Permaculture Two: Practical Design for Town and Country in Permanent Agriculture
Bill Mollison
Tagari 1979

teaming with microbes

'Your yard's soil is in large part a product of weathering. Weathering is the sum impact of all the natural forces that decay rocks. These forces can be physical, chemical, or biological. To begin, the mere action of wind, rain, snow, sun and cold (along with glacial grinding, bumps along river beds, scrapes against other rocks, and rolls in ocean waves and stream currents) physical breaks rocks down into tiny mineral particles and starts the process of soil formation.'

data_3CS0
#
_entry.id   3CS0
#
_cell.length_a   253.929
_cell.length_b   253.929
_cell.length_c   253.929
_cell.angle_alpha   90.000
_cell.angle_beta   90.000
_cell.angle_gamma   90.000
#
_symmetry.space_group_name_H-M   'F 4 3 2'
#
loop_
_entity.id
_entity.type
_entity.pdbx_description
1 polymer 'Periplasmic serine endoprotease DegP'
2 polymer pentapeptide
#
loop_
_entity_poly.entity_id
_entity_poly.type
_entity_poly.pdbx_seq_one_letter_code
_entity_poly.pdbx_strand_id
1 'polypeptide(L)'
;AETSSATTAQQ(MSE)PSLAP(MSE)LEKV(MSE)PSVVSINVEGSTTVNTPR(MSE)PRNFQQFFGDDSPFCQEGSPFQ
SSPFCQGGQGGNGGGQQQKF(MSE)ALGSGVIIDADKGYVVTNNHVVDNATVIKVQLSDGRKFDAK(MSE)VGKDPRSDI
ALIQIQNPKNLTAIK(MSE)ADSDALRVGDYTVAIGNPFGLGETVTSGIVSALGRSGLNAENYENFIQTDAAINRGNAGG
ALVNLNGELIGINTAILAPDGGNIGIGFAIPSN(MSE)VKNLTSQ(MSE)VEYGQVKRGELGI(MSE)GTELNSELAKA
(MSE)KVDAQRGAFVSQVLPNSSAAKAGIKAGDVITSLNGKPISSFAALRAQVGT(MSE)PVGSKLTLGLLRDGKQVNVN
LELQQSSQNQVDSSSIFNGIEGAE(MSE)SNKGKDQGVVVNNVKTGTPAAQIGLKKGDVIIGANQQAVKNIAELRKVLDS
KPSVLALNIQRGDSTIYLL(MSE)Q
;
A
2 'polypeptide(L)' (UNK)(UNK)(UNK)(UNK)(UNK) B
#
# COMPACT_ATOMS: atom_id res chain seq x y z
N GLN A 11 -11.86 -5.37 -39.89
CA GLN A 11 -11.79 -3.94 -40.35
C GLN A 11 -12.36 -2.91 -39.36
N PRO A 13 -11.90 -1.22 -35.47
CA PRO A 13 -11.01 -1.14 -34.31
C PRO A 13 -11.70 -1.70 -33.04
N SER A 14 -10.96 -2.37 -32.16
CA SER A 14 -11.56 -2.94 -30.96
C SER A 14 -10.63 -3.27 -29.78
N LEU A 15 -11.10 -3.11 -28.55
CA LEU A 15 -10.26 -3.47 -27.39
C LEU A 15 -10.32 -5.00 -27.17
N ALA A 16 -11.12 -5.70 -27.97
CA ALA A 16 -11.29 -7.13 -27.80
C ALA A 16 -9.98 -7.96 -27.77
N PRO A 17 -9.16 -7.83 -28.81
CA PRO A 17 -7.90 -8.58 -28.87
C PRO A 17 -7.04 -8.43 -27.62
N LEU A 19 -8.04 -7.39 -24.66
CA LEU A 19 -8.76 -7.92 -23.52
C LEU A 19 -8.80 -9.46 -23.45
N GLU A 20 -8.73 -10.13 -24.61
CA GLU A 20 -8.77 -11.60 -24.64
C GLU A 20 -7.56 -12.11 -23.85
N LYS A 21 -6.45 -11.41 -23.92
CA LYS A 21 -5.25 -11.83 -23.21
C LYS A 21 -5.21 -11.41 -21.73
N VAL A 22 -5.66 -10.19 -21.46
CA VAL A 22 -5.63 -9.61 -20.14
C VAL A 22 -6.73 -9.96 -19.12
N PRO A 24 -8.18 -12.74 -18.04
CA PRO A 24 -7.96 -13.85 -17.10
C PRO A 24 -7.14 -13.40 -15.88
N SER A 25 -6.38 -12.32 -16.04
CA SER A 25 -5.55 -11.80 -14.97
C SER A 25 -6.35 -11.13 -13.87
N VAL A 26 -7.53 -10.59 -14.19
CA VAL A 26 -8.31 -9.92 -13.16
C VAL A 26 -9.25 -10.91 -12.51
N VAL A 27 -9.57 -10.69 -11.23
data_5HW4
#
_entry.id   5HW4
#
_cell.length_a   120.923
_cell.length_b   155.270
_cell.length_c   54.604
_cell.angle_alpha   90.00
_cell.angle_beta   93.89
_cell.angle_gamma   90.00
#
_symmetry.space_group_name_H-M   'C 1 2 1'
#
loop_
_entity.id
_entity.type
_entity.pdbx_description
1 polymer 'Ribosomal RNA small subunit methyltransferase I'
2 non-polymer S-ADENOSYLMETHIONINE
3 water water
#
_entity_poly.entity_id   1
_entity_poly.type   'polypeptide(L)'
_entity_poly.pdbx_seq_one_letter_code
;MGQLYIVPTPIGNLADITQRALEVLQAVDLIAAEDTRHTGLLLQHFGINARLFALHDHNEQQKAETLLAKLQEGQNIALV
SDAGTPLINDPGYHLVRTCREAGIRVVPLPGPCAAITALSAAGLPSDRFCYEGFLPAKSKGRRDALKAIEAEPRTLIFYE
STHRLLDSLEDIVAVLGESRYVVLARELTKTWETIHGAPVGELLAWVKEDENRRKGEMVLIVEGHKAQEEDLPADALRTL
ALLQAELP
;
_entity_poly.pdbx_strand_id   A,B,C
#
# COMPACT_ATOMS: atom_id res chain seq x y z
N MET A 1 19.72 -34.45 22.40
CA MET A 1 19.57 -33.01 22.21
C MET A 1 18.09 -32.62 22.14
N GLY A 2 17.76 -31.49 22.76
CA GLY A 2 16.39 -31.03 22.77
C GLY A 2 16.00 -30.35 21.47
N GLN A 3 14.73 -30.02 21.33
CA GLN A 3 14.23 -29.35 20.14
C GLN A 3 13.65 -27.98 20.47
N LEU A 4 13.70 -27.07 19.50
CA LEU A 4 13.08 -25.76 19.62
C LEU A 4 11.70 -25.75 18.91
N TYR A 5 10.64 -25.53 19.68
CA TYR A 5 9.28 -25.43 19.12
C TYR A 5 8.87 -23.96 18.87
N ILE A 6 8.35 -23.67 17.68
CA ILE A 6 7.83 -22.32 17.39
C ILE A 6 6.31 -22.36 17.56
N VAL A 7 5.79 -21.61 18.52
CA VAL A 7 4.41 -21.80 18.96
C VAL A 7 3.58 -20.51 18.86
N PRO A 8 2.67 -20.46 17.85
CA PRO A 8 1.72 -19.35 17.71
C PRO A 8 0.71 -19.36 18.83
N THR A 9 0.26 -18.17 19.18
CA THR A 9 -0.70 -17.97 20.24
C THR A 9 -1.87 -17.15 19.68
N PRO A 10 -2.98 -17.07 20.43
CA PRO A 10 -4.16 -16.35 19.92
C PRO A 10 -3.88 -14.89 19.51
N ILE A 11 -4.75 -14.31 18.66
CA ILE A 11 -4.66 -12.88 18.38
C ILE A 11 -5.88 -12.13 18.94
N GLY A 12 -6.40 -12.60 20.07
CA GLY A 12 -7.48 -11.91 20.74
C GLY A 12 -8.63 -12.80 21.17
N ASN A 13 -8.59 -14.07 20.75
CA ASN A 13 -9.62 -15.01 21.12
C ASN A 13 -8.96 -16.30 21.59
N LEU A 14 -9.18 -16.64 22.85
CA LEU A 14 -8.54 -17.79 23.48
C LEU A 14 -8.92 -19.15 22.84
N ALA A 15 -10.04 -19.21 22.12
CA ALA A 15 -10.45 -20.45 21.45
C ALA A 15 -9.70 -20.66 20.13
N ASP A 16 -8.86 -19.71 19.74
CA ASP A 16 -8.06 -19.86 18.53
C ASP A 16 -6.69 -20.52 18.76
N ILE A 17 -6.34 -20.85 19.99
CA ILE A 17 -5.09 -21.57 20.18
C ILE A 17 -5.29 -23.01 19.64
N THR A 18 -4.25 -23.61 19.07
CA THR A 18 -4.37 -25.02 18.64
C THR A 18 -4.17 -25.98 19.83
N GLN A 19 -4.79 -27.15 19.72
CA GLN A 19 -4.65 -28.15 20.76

Teaming with Microbes: The Organic Gardener's Guide to the Soil Food Web
Jeff Lowenfels & Wayne Lewis
Timber Press 2010
p. 29

october 2009

THE LAB_october 09


For the month of October Lisa Kelly developed an open residency project at Ocular Lab, Brunswick West, Melbourne. Less an exhibition than a set of actions, processes, reading and renewal, THE LAB drew on the Lab’s past use as a private artists studio and observed its shift to a public gallery. Combining the dual purposes of work and presentation space while being attentive to the specific conditions of the site, Kelly engaged in simple process cycles that annexed the basic functions of a public venue. Areas of exploration included onsite waste, streetfront visibility and natural lighting.